Michael Flippo - stock.adobe.com
The Dutch municipalities of Amsterdam and Haarlemmermeer have called an immediate stop to the construction of datacentres in the region, while a new policy is established.
According to the aldermen involved, datacentres take up a lot of space and, because of their high energy consumption, place a large burden on the electricity grid.
The Amsterdam Metropolitan Area (MRA) is now the largest in Europe in terms of the number and size of datacentres. Around Amsterdam, there are at least 33 datacentres within a radius of 20km.
The municipalities of Amsterdam and Haarlemmermeer recognise that datacentres have now become indispensable facilities for almost all residents, companies and institutions, but denounce the space occupied by the buildings and the pressure they place on the energy network.
“At the moment, municipalities have hardly any instruments at their disposal to control where the datacentres are located, or what requirements they have to meet,” said Marieke van Doorninck, alderman for sustainability and spatial development of Amsterdam, and Mariëtte Sedee, aldermen for spatial development, environment and agricultural affairs at the municipality of Haarlemmermeer.
To gain more control over the establishment of datacentres, both municipalities took a preparatory decision on 12 July, with which the establishment of datacentres will be temporarily halted in anticipation of new regional policy.
Read more about datacentres in the Netherlands
- A shortage of power availability in Amsterdam might make businesses look elsewhere in the Netherlands to site datacentres.
- One of the world’s most sustainable datacentres is to be built in the southwest region of the Netherlands, and is said to be the first datacentre to use battery backup rather than a diesel generator.
- Google is planning to invest €600m (£472m) in a giant 120MW datacentre in Eemshaven in Groningen province, northern Netherlands.
The Dutch Data Center Association (DDA) reacted in astonishment to this announcement.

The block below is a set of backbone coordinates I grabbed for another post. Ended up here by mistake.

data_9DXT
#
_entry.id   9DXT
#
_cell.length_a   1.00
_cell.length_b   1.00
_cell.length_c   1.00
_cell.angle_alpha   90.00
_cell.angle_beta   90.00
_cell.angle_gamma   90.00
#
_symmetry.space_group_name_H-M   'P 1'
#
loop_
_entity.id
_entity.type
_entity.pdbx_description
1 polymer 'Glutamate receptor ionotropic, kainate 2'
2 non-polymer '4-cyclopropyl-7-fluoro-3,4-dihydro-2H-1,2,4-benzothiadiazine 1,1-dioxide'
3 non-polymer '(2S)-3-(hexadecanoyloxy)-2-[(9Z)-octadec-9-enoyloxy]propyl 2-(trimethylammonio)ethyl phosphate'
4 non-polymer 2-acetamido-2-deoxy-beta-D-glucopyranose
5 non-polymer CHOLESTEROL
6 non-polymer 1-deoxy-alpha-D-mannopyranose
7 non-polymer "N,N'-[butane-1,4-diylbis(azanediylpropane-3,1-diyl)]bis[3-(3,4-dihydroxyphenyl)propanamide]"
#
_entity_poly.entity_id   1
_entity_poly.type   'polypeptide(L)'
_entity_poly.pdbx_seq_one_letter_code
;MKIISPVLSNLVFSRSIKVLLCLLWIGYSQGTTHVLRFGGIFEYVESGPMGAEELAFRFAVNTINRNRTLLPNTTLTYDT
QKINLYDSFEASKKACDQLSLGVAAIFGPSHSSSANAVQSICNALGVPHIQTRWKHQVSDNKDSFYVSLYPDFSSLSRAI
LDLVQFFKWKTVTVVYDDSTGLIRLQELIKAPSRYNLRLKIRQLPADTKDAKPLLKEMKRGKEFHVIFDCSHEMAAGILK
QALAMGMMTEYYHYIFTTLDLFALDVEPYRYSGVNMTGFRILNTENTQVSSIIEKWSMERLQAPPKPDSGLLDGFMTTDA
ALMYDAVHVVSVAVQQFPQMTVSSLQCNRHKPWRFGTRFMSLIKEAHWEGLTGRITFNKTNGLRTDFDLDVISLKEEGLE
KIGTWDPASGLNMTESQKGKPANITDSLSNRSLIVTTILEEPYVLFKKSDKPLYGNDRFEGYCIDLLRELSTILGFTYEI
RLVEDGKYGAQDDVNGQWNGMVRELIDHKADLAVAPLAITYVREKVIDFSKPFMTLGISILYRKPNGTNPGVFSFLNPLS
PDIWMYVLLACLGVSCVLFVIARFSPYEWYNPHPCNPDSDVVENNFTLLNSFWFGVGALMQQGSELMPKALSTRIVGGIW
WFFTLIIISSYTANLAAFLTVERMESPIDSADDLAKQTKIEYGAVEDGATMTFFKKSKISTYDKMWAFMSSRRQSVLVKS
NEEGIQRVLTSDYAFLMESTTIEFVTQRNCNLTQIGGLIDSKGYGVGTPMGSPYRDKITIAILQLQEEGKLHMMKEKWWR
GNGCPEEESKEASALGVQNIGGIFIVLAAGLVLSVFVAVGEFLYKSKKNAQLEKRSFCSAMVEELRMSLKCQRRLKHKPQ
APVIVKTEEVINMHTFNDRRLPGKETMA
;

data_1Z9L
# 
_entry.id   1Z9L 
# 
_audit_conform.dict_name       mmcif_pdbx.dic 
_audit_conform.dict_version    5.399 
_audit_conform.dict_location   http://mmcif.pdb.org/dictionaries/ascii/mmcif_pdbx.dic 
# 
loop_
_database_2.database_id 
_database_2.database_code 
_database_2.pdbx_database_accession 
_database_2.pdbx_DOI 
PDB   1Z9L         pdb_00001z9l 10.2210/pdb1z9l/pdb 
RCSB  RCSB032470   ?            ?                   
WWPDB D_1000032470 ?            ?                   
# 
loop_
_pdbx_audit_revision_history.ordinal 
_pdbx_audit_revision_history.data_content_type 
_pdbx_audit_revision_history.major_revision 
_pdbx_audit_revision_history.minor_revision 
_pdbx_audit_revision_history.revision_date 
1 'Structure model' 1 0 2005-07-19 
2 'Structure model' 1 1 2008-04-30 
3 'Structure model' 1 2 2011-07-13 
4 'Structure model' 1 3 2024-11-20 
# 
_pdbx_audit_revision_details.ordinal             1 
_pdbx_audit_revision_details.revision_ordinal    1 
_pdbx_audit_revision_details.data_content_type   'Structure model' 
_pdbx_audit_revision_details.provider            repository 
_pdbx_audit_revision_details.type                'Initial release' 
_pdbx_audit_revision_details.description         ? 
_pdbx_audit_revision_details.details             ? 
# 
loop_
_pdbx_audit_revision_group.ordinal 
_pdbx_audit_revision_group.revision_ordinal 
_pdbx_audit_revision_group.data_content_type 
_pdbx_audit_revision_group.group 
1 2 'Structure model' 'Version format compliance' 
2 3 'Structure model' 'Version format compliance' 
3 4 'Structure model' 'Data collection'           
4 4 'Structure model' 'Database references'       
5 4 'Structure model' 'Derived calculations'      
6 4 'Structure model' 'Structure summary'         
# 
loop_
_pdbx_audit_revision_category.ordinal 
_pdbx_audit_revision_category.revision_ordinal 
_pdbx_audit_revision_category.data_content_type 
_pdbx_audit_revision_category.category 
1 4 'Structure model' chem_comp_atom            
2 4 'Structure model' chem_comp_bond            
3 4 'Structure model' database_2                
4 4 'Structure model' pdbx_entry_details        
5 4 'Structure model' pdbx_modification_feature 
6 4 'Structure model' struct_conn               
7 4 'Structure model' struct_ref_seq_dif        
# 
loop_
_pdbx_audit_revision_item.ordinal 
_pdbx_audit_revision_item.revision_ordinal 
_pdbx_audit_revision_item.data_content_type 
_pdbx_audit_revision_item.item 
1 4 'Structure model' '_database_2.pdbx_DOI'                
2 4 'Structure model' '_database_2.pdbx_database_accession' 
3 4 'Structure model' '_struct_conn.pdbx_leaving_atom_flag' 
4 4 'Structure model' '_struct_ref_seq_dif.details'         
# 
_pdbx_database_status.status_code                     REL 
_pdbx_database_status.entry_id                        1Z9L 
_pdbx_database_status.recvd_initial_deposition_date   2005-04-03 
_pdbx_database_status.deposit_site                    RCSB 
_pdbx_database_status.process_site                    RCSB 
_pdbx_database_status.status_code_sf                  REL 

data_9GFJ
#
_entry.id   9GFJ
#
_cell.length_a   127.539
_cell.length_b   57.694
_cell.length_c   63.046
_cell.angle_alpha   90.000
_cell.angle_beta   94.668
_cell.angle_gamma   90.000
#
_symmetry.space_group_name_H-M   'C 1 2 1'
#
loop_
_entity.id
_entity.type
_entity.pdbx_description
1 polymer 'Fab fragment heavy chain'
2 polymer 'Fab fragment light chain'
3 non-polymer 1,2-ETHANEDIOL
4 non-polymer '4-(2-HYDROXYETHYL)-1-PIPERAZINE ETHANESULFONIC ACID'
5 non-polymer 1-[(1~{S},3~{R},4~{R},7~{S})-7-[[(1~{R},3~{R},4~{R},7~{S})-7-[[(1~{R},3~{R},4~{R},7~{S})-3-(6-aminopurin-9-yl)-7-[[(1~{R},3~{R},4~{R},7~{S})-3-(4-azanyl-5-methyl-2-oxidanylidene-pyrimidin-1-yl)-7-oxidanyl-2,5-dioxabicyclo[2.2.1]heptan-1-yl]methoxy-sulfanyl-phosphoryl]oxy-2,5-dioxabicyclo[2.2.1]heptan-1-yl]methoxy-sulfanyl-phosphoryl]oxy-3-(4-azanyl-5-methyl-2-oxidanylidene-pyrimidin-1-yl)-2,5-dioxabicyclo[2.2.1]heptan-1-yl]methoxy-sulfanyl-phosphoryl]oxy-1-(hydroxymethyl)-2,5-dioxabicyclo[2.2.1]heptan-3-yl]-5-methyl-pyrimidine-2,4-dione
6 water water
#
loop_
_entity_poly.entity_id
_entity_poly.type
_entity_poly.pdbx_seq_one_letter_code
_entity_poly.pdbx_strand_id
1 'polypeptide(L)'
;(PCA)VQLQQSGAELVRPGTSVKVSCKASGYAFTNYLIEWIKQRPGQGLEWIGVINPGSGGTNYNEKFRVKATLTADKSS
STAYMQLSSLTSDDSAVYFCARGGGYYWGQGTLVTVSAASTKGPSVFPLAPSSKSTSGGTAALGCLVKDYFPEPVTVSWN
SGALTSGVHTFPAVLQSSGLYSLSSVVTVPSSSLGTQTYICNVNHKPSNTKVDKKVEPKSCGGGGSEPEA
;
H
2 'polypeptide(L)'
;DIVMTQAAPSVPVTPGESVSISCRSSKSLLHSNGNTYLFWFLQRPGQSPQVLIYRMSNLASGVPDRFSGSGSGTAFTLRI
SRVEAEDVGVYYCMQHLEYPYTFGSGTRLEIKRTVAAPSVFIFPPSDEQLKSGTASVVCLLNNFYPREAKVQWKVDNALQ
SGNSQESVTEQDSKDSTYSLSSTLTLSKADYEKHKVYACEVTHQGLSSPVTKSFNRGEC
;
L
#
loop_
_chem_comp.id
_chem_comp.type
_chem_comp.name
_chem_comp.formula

“The Amsterdam region has played a key role in the development of the internet and has grown to become the world’s most important internet node – the largest in Europe. Our excellent datacentre infrastructure is a magnet for [international] tech companies and creates a lot of jobs. Together with the cloud sector, it accounts for 20% of foreign direct investment in the Netherlands,” it said.
The trade association expressed surprise at the fact that a rigorous decision is being taken at this moment, and so suddenly, by announcing a temporary construction halt. “Our sector is strongly committed to sustainability and hardly takes up any space compared to other sectors,” it said in a statement.
“What’s more, the datacentre industry runs entirely on electricity, unlike many other industries, and more than 80% of the datacentres now run on green electricity.
“What is particularly surprising is that it is precisely these authorities that do not want to enter into dialogue and that they do not want to go into more depth about what is actually happening,” added the DDA.
With its digitisation strategy, the Dutch government is focusing on new technological developments such as artificial intelligence and cloud computing, and the current halt in construction could undermine this.
“How can we opt for 5G, for example, without the growth of datacentres?” said DDA spokesman Eline Stuivenwold.
The economic importance is certainly seen by the aldermen, but they are of the opinion that new policy is needed. The aim is for datacentres to take up as little space as possible and to fit the space and architecture properly into their surroundings.
The municipalities invite the datacentre sector to think along with them about the elaboration of the location policy, which should be ready by the end of this year.
The DDA accepted this invitation with both hands: “This restrictive policy is not necessary at all; the sector is benevolent and is open to the joint search for solutions.”